04 Conclusion



Guided by the Spirit & the Word

Passing resilient faith on to children is less likely to happen by default or by accident in this increasingly complex and accelerated culture. This study makes clear that engaged Christian parents don’t expect this calling to be easy, but also that they do consider it a calling—a sacred, God-ordained assignment in service to his expansive Kingdom mission.

Making and growing young disciples is not easy, as plenty of previous Barna research shows, but churches and parents can partner to more effectively guide kids along the way. Children’s ministries play an enormous role in the lives of Christian families. Remember, a majority of parents says their church’s program for kids is the primary reason they chose their fellowship. Nearly half say they rely most on their church, rather than themselves, as the key spiritual influence in their child’s life. A majority wants help with teaching their kids about difficult social issues, and many are actively looking for resources that can help them with their child’s spiritual formation.

And that’s all before we get to the issues of media, entertainment and technology!

Imagine how powerful this partnership could be if ministry leaders and parents shift their focus from simply limiting screen time to releasing disciples. Rather than “How much is too much?” we could wrestle with bigger questions:

  • How can we set youth up for healthy online habits—not just avoiding harmful content, but initiating and engaging in conversations for spiritual growth and the common good?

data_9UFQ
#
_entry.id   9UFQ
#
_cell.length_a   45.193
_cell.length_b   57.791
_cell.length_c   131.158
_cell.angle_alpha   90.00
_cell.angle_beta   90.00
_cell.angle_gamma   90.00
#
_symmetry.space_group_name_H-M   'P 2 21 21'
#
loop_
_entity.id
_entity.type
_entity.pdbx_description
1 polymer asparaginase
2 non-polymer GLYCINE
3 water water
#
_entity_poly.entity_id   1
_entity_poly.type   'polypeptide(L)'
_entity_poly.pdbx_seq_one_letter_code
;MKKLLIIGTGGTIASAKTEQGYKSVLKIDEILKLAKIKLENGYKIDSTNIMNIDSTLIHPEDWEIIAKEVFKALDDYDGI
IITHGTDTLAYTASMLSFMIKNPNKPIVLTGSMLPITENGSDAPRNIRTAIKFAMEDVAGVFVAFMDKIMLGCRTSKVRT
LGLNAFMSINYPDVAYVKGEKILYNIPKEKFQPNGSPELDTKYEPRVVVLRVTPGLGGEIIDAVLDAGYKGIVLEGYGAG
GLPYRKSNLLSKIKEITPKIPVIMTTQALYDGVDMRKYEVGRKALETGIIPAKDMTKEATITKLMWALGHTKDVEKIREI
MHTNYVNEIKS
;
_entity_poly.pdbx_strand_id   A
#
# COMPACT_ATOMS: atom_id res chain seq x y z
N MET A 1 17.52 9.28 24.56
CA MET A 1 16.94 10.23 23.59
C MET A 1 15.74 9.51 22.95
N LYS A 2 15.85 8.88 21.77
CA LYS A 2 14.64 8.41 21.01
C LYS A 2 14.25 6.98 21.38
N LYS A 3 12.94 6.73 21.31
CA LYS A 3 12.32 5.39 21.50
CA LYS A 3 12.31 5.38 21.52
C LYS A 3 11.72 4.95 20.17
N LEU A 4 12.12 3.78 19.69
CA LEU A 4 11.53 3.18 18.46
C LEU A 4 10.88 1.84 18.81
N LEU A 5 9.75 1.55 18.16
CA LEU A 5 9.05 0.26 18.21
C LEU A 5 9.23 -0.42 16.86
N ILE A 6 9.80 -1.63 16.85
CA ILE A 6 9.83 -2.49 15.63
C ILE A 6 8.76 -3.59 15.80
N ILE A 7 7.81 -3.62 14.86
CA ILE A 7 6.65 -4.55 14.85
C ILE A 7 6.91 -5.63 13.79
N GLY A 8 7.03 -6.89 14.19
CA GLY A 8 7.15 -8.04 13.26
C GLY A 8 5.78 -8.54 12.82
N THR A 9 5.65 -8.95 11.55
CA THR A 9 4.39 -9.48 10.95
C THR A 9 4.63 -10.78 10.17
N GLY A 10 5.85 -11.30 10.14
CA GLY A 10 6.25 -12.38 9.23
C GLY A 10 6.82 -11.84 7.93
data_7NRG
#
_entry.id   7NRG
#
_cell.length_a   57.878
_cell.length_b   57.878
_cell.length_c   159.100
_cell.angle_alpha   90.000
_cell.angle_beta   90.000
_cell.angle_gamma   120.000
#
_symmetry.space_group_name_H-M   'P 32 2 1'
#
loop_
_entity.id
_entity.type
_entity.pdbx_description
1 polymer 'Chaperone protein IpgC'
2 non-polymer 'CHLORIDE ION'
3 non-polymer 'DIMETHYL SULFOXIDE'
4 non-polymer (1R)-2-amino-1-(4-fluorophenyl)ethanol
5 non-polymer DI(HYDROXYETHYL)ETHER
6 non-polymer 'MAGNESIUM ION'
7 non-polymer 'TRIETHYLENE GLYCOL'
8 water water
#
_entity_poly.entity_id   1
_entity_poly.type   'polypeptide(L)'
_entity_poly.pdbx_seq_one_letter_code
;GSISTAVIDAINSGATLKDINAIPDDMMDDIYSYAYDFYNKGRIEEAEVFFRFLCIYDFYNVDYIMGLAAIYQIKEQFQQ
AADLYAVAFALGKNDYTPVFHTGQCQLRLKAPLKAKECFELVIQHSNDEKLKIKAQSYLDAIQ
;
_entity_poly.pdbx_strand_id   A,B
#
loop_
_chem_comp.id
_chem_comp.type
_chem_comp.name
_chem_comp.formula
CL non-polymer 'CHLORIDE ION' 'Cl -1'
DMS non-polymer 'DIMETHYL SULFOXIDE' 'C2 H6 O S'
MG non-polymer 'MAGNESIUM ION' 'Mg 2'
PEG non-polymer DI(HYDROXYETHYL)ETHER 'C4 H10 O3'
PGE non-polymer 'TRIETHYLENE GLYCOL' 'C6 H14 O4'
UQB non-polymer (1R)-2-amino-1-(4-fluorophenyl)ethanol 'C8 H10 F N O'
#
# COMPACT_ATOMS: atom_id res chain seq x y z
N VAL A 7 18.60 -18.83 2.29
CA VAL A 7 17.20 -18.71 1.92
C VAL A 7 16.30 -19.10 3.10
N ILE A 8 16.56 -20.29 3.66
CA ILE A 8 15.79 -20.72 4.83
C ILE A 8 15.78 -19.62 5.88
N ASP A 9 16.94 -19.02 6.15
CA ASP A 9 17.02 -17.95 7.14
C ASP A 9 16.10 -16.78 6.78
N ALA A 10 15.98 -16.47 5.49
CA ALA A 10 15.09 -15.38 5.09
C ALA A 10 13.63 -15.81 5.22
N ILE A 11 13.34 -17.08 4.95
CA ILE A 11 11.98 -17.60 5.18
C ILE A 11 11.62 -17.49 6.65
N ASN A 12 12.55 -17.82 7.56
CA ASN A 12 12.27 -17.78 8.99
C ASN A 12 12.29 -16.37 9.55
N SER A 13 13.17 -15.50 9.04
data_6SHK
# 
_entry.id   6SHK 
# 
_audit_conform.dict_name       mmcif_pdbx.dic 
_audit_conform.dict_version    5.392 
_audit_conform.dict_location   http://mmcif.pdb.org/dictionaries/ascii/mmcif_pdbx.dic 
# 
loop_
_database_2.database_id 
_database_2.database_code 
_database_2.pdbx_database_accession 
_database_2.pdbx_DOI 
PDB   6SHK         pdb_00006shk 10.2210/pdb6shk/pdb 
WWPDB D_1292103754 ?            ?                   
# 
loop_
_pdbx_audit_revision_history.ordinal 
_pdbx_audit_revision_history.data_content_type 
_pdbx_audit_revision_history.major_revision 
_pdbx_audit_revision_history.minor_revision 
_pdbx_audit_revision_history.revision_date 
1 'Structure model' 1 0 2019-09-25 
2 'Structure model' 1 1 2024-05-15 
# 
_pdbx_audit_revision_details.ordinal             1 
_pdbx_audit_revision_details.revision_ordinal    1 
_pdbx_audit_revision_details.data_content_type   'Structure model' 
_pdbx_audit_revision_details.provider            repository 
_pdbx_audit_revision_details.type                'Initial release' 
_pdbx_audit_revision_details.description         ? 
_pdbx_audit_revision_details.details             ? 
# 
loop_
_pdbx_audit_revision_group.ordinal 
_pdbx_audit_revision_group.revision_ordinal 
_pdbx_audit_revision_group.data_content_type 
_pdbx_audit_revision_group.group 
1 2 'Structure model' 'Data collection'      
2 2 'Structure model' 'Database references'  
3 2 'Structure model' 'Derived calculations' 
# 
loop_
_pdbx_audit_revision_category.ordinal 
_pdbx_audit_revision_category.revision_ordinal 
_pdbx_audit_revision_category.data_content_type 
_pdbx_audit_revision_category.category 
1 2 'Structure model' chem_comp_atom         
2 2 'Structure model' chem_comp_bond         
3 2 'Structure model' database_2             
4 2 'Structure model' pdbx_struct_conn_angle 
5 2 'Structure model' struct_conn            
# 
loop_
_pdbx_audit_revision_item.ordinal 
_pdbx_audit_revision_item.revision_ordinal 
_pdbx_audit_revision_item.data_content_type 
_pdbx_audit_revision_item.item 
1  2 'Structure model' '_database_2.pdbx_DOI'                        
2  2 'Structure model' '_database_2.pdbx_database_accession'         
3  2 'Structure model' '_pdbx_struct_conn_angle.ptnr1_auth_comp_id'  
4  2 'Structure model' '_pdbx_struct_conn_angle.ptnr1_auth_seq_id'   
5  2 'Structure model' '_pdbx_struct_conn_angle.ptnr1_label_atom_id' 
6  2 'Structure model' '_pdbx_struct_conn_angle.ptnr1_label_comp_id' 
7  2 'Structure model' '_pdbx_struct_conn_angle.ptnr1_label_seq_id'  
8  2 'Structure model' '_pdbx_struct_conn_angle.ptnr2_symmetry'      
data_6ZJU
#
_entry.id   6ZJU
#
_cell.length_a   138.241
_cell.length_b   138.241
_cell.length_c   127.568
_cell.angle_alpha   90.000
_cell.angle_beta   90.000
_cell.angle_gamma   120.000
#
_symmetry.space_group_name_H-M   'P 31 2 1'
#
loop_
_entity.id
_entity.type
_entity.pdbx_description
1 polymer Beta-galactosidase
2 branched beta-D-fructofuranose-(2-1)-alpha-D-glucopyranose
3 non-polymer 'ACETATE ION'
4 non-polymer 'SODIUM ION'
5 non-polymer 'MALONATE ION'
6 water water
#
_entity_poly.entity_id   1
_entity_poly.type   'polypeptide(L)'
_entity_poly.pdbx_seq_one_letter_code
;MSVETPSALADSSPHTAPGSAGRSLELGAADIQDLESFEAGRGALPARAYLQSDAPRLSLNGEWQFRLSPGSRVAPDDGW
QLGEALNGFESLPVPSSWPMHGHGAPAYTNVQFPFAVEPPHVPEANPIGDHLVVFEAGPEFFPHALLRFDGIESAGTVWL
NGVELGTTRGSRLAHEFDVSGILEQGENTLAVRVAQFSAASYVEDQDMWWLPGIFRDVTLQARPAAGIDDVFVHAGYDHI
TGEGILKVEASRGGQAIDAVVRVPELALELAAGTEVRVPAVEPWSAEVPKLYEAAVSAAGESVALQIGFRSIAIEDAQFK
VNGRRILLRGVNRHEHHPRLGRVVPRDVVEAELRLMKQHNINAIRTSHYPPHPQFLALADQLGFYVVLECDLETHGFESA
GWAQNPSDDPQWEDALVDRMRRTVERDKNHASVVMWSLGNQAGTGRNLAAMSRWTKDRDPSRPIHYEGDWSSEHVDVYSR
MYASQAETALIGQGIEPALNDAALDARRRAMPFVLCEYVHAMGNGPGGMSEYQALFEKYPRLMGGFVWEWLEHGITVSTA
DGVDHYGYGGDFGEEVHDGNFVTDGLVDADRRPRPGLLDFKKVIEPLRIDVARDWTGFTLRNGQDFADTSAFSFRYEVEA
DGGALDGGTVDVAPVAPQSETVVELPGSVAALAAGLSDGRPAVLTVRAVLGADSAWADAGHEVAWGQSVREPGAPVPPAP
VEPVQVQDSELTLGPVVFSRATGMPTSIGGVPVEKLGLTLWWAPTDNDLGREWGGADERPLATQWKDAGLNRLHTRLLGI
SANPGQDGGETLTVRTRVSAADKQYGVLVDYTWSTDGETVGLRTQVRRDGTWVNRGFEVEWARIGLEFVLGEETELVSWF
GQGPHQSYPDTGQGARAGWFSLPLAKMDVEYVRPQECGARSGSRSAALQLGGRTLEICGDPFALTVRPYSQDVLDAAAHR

• What do Christian virtues or disciplines look like in digital spaces?
  • What are some opportunities for digital natives to live out their Christian faith that didn’t exist for older generations?
  • How do we connect kids with wise guides to help them navigate the increasing complexities of childhood?
  • How can new technology interface with the timeless Christian message?
  • How can leaders listen to emerging generations for input and ideas regarding what needs they feel around digital life and habits?
  • How can we give the Bible its proper place in the lives of young Jesus followers?

Christian parents are not the only parents grappling with the role of media in their children’s lives. While highly engaged Christians are likely to feel the dilemmas and dangers of tech and media saturation more keenly than many others, they are certainly not the only parents who do. People of other faiths, the “spiritual but not religious,” and even atheist and agnostic neighbors are all asking hard questions. How do we raise children well in this transitional era in history?

Answering that question well is an opportunity for Christians to serve and lead within the broader culture. The shared challenge of parenting in this context presents us with a chance to meet and listen to and share with our non-Christian neighbors—not just in our churches but in our living rooms, schools, community centers and even our social media feeds.

As Spirit-led parents and their church ministry partners guide children to put tech in its proper place in their God-honoring lives, the countercultural Kingdom will come a little bit more on earth as in heaven. The goodness of Christianity for individuals, families and communities will be as evident as its truth.

How can ministry leaders equip Christian parents for everyday evangelism?

Because in the end, evangelism is exactly what we’re doing when we pass faith on to the next generation.

We want our children’s relationships with media and devices to be healthy and life-giving. We want young people to invest in and wisely lead the Church’s future.

And most of all, we want our kids to inherit a deep love for and knowledge of God’s Word, to experience Jesus for themselves and to allow his Spirit to be their Guide.

When the Spirit of truth comes, he will guide you into all truth.
(John 16:13)

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Appendix A - Notes

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